Knee pain as a result of a meniscus tear is extraordinarily common in both the young teenage Carlsbad soccer player as well as the mature La Jolla tennis player. The tear can occur from a twisting or pivoting mechanism. This is commonly seen on the football field.
Quarterbacks, running backs, and wide receivers tend to get all the attention from fans and NFL analysts. One of the most underrated positions in all of sports could very well be NFL’s long-snapper. The position of long-snapper is important enough that most NFL teams use a roster spot specifically for a designated long-snapper. Unfortunately for the Steeler’s, long-snapper Greg Warren suffered a torn meniscus in practice two weeks ago. Warren has played every regular season game for the last four years for the Steelers but he is likely to have that consecutive game streak come to an end at the beginning of this season.
The meniscus is a wedge of cartilage that acts as a shock absorber and stabilizer between the thighbone (femur), shinbone (tibia), and kneecap (patella). A meniscus tear can result in reduced cushioning between the femur, tibia, and kneecap, as well as reduced stability. The result of a meniscus tear is an intense amount of knee pain, stiffness, swelling, decreased range of motion, and instability. Without treatment, there is a good chance that a piece of the meniscus can come loose. This often results in a slipping, locking or popping of the knee. Meniscus tear often occurs as a result of a twisting or pivoting motion in non-contact situations. They can also be caused by direct contact, as with a tackle to the knee. In the case of Greg Warren, the meniscus tear injury was sustained without direct contact.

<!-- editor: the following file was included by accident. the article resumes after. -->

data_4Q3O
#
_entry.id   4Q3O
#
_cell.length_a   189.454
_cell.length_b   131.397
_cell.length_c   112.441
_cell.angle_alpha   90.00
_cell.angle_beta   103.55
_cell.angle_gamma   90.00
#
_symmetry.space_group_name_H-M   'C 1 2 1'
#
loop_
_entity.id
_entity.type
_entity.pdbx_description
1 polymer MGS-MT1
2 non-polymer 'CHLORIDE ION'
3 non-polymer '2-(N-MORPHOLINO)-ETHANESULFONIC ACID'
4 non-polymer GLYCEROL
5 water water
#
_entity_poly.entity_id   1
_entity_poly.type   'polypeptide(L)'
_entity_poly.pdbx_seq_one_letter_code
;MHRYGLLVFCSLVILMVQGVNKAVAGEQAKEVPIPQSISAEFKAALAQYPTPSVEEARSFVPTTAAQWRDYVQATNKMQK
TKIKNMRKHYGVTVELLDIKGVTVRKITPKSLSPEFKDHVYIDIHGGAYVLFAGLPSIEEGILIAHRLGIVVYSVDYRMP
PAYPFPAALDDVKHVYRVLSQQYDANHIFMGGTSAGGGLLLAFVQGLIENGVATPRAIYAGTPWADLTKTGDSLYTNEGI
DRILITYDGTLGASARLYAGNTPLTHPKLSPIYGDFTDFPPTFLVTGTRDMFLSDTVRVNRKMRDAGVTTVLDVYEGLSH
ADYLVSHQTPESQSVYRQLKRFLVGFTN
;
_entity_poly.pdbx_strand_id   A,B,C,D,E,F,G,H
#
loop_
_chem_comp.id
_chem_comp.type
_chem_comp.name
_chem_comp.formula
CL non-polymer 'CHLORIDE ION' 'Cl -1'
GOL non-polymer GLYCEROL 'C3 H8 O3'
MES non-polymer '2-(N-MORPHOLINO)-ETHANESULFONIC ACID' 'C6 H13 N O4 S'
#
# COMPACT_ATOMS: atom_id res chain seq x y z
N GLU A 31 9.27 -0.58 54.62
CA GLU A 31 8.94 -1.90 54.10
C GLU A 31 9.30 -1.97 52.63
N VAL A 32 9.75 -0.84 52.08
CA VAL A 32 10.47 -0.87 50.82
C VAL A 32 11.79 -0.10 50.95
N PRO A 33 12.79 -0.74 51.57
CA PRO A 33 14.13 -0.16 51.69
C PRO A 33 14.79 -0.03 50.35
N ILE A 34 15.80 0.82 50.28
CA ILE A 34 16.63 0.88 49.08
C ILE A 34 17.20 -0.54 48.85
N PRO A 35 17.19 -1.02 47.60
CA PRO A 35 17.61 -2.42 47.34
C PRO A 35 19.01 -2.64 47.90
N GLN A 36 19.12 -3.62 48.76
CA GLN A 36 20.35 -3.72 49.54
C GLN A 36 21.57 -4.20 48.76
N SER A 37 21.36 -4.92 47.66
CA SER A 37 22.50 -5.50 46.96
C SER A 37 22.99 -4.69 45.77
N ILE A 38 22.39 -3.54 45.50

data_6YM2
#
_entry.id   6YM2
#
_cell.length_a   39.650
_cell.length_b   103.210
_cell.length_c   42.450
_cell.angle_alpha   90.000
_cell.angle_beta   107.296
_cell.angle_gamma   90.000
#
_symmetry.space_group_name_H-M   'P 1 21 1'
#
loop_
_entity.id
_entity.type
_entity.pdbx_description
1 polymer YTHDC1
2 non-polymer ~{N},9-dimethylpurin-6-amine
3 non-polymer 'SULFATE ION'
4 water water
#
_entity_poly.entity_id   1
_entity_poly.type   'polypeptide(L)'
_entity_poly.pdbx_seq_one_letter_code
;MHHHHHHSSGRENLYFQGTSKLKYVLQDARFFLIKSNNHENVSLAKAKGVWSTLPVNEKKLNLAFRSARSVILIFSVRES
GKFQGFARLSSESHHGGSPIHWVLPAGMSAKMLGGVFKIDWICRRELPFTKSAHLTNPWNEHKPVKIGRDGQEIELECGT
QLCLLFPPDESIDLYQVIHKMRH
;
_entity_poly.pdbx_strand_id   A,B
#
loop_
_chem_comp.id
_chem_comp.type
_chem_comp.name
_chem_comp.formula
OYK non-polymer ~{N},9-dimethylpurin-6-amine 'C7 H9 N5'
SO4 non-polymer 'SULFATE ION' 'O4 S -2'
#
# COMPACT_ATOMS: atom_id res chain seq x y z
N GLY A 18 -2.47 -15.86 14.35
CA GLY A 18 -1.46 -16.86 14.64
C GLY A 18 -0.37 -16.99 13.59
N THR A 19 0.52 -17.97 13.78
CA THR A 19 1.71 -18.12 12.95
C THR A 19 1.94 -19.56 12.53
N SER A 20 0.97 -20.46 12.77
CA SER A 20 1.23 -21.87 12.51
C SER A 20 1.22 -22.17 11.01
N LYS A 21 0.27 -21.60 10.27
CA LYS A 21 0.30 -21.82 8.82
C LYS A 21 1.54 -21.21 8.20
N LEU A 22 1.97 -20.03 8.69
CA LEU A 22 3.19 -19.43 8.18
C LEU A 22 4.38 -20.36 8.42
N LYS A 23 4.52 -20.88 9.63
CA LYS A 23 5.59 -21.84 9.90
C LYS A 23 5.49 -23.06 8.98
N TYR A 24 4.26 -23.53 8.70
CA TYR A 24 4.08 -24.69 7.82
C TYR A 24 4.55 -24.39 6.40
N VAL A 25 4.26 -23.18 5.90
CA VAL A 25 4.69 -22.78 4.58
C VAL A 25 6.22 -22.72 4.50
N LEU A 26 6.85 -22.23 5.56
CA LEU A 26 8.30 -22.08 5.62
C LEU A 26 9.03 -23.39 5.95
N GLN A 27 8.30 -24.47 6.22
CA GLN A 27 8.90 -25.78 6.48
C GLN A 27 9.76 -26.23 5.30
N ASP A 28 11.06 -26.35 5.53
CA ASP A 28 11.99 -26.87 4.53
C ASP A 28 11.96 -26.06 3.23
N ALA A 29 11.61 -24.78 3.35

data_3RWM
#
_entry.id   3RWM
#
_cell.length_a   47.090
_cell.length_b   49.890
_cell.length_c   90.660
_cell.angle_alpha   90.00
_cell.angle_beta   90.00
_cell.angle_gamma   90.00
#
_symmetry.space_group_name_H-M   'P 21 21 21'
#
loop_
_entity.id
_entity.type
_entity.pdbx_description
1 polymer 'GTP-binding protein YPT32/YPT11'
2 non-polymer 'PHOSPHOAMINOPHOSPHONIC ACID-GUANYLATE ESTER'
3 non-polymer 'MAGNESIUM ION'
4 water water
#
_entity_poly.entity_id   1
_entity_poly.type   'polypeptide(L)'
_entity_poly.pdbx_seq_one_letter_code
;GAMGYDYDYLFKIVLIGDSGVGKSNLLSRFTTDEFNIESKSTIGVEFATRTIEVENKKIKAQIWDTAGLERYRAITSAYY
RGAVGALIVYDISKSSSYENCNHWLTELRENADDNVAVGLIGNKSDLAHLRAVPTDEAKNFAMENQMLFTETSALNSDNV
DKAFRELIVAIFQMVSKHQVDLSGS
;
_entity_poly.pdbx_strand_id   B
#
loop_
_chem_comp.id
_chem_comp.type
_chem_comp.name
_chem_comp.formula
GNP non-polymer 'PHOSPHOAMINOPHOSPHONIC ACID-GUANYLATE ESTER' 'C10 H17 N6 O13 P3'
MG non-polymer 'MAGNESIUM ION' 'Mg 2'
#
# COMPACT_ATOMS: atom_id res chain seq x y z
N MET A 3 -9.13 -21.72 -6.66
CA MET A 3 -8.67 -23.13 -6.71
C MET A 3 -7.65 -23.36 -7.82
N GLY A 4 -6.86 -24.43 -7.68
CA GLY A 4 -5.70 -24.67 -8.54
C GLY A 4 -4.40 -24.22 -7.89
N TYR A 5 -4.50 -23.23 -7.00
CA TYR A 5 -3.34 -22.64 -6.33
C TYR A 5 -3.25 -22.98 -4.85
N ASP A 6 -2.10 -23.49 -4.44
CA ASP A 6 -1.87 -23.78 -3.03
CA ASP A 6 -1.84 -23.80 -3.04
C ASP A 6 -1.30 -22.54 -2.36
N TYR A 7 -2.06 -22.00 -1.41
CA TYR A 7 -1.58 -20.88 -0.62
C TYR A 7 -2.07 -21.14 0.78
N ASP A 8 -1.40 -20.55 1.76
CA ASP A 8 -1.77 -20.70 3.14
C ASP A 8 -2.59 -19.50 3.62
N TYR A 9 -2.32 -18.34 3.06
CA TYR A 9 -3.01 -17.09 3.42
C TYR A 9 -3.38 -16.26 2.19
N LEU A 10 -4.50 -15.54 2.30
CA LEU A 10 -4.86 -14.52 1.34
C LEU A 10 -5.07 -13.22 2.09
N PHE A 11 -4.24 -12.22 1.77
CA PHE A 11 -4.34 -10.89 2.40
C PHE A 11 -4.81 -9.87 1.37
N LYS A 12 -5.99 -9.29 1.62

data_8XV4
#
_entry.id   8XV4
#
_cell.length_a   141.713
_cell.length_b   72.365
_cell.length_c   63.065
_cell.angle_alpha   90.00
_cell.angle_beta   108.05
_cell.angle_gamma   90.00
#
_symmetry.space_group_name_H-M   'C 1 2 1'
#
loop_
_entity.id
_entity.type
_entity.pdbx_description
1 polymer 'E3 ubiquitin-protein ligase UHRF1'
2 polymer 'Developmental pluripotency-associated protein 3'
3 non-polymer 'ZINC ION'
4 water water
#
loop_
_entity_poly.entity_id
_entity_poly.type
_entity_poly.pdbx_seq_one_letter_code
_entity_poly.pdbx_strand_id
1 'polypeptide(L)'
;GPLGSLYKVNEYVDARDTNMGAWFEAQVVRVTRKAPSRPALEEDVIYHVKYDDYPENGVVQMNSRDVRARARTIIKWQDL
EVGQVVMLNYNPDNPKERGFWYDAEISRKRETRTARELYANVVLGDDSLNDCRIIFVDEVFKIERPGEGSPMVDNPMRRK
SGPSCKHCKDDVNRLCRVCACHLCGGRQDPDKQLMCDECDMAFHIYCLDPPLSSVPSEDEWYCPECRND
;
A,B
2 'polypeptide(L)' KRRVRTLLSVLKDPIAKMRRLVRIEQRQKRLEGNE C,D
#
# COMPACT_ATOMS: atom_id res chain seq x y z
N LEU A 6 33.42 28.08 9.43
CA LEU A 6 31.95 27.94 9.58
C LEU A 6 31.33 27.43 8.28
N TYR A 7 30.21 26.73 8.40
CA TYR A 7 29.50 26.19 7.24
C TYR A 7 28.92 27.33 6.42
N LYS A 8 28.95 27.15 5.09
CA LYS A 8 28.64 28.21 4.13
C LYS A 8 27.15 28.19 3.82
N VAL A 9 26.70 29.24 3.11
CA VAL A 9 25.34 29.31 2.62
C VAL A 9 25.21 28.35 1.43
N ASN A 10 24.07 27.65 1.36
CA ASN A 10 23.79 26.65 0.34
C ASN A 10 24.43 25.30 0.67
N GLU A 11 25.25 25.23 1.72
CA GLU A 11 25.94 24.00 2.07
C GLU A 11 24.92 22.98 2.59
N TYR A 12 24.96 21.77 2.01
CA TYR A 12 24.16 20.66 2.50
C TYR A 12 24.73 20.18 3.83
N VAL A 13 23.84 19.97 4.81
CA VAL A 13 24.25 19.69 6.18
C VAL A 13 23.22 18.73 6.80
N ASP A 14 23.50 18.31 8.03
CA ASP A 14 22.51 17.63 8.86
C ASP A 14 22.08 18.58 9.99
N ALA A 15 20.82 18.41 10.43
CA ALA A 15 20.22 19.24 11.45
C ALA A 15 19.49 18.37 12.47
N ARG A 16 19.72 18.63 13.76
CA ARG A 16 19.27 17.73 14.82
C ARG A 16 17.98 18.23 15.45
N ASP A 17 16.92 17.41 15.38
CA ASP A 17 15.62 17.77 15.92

Meniscus Tear Diagnosis:
The process of diagnosing a meniscus tear begins with a visit to a physician. The doctor will most likely be the McMurray test, which involves bending, then straightening, and then rotating the knee. If there is a click then it is considered a positive McMurray test and if there is no click it is a negative McMurray test. A positive test would mean that there might be a meniscus tear.
After the McMurray test the doctor may order a battery of imaging tests to check for a meniscus tear and other associated knee injuries. An X-ray would be used to determine if there is a different cause of the symptoms. Rather, an MRI would reveal damage or tear to soft tissue such as a meniscus.
Meniscus Tear Treatment:
Treatment of a meniscus tear can involve either surgical or non-surgical treatment. Non-surgical treatment involves rest, ice, compression, elevation along with medication to relieve pain and swelling. Surgical treatment may be a meniscectomy or a meniscus repair. In a meniscectomy, the orthopedic surgeon trims away the damaged meniscal tissue. Meniscal repair involves the suturing torn meniscus pieces back together.
Rehabilitation is dependent on the severity of the injury and can require about two weeks for injuries that do not require surgery. Three to four weeks of rehabilitation is required for meniscectomy surgeries. Three to four months of rehabilitation is required for a meniscus repair. In the case of Greg Warren, he likely underwent a meniscectomy as he is scheduled to return to the field about a month after the injury. A little math shows that Greg Warren will be snapping again by week three of the 2014-2015 NFL season, which is great news for Greg Warren and the Steelers.
If you have been told that you need an arthroscopy for a meniscus tear or would like a second opinion, call to schedule an appointment with our award winning sports medicine doctors at Orthopedic Surgery San Diego Clinic.